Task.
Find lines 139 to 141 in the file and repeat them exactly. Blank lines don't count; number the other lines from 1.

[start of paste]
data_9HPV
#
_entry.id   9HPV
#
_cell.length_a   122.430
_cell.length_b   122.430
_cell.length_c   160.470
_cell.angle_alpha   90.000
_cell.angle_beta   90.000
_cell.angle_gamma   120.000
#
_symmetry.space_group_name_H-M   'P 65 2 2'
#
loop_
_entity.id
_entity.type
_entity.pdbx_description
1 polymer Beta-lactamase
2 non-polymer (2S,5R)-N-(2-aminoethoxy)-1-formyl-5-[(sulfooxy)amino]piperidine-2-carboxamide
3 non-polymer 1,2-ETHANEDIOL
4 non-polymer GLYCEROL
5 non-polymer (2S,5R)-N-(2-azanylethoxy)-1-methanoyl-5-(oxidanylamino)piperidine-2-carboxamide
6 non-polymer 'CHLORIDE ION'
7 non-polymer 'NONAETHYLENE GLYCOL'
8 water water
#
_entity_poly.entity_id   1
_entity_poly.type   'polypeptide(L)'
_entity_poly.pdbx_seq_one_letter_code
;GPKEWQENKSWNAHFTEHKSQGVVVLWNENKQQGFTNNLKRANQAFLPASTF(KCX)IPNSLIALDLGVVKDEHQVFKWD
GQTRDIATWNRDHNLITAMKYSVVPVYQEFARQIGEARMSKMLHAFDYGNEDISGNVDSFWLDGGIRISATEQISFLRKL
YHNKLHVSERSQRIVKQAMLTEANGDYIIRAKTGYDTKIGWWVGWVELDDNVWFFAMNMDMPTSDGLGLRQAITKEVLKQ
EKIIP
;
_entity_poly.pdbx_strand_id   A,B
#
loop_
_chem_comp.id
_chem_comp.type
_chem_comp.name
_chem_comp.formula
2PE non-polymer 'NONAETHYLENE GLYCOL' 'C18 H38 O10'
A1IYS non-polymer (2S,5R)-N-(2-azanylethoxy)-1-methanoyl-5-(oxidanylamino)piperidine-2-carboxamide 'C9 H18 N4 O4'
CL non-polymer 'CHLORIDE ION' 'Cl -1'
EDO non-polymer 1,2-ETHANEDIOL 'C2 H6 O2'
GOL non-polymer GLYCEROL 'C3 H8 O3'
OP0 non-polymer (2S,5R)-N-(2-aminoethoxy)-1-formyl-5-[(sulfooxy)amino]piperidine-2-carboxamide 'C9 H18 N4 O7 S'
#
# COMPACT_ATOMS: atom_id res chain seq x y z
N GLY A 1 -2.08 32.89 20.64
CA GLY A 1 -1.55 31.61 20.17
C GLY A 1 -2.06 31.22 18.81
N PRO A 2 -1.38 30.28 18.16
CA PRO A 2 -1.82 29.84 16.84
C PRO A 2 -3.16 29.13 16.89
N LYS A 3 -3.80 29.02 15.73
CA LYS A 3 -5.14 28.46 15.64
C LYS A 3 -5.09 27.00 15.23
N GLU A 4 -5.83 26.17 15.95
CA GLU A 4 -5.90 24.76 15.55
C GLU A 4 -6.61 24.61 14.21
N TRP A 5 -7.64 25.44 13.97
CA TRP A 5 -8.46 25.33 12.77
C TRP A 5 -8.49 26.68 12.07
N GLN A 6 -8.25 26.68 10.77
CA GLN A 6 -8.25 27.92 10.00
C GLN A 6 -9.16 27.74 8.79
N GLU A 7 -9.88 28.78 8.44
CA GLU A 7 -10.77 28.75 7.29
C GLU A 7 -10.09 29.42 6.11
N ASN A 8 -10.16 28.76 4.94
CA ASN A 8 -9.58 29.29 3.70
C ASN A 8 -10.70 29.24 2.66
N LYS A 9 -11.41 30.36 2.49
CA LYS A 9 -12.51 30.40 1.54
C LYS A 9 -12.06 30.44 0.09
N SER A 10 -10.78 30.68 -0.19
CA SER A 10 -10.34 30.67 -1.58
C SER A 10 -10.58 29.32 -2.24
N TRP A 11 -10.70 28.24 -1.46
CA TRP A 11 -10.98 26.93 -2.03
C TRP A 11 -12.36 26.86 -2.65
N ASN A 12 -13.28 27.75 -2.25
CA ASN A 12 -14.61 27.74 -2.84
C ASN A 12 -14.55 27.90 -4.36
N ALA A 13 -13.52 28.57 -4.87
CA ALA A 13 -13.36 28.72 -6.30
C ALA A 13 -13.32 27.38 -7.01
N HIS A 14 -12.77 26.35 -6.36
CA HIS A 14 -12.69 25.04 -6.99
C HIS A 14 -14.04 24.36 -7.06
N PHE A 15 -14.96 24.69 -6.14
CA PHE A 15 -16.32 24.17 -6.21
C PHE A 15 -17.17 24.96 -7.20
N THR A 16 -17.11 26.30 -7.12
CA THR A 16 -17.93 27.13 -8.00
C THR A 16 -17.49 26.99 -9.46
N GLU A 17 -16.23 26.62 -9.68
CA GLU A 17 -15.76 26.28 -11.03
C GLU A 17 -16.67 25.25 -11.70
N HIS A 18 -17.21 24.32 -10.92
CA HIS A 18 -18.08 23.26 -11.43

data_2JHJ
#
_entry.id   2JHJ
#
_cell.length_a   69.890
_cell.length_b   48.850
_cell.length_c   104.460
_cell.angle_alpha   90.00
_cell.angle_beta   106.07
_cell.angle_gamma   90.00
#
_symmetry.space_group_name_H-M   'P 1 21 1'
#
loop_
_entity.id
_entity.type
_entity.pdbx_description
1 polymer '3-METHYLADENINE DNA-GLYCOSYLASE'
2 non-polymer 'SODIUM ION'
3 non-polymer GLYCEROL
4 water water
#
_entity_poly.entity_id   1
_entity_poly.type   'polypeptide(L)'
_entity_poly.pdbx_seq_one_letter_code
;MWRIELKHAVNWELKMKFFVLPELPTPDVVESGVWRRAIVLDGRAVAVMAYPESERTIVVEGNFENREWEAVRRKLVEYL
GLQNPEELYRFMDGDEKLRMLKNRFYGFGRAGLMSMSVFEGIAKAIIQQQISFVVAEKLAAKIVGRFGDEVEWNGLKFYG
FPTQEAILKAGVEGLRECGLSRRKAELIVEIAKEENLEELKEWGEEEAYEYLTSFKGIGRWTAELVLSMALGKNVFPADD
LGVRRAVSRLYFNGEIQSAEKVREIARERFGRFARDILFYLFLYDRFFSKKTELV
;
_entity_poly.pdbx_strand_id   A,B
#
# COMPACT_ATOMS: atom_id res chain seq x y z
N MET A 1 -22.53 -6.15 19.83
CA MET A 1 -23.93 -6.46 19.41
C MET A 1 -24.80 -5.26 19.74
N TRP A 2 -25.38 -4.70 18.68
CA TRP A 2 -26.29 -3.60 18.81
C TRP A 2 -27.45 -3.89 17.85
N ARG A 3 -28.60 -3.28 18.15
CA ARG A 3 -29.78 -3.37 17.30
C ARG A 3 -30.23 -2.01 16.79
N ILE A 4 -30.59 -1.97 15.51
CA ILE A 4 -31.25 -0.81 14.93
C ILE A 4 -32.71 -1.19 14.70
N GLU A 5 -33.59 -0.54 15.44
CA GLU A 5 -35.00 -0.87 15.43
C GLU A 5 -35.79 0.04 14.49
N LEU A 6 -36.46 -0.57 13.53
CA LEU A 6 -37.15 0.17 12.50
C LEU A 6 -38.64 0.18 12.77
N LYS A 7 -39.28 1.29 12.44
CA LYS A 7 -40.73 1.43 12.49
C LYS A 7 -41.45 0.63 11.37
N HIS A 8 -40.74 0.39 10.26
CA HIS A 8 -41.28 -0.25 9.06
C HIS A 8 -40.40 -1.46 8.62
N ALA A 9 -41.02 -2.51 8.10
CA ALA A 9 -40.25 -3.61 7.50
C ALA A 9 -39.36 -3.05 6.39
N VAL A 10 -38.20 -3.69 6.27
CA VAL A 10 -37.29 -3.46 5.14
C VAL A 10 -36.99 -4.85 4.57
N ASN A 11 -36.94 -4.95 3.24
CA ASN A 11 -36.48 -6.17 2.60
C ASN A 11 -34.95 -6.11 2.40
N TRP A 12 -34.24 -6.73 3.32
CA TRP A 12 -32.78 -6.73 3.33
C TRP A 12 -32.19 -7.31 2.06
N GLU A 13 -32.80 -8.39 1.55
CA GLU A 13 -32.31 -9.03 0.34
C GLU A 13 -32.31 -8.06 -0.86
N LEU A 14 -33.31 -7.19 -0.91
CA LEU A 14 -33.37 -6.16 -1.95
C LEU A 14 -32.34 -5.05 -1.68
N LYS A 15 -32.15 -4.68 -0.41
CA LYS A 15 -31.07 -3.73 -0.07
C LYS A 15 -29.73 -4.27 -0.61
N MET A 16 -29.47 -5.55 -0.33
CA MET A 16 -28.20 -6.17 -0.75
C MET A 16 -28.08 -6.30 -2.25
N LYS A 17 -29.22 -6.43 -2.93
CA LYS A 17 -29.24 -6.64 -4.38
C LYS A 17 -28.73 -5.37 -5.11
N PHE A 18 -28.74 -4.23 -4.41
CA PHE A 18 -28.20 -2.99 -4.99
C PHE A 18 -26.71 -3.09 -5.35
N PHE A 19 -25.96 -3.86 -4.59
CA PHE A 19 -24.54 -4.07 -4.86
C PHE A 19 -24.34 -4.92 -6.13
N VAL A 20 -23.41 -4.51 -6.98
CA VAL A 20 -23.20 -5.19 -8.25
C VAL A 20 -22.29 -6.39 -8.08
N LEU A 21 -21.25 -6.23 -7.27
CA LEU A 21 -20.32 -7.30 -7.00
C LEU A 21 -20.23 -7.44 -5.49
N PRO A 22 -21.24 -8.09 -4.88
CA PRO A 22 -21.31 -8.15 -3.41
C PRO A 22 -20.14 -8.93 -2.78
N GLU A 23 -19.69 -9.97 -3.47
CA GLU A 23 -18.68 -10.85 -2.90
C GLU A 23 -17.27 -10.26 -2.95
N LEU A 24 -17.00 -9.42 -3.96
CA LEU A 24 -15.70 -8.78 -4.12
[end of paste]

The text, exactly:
N TRP A 2 -25.38 -4.70 18.68
CA TRP A 2 -26.29 -3.60 18.81
C TRP A 2 -27.45 -3.89 17.85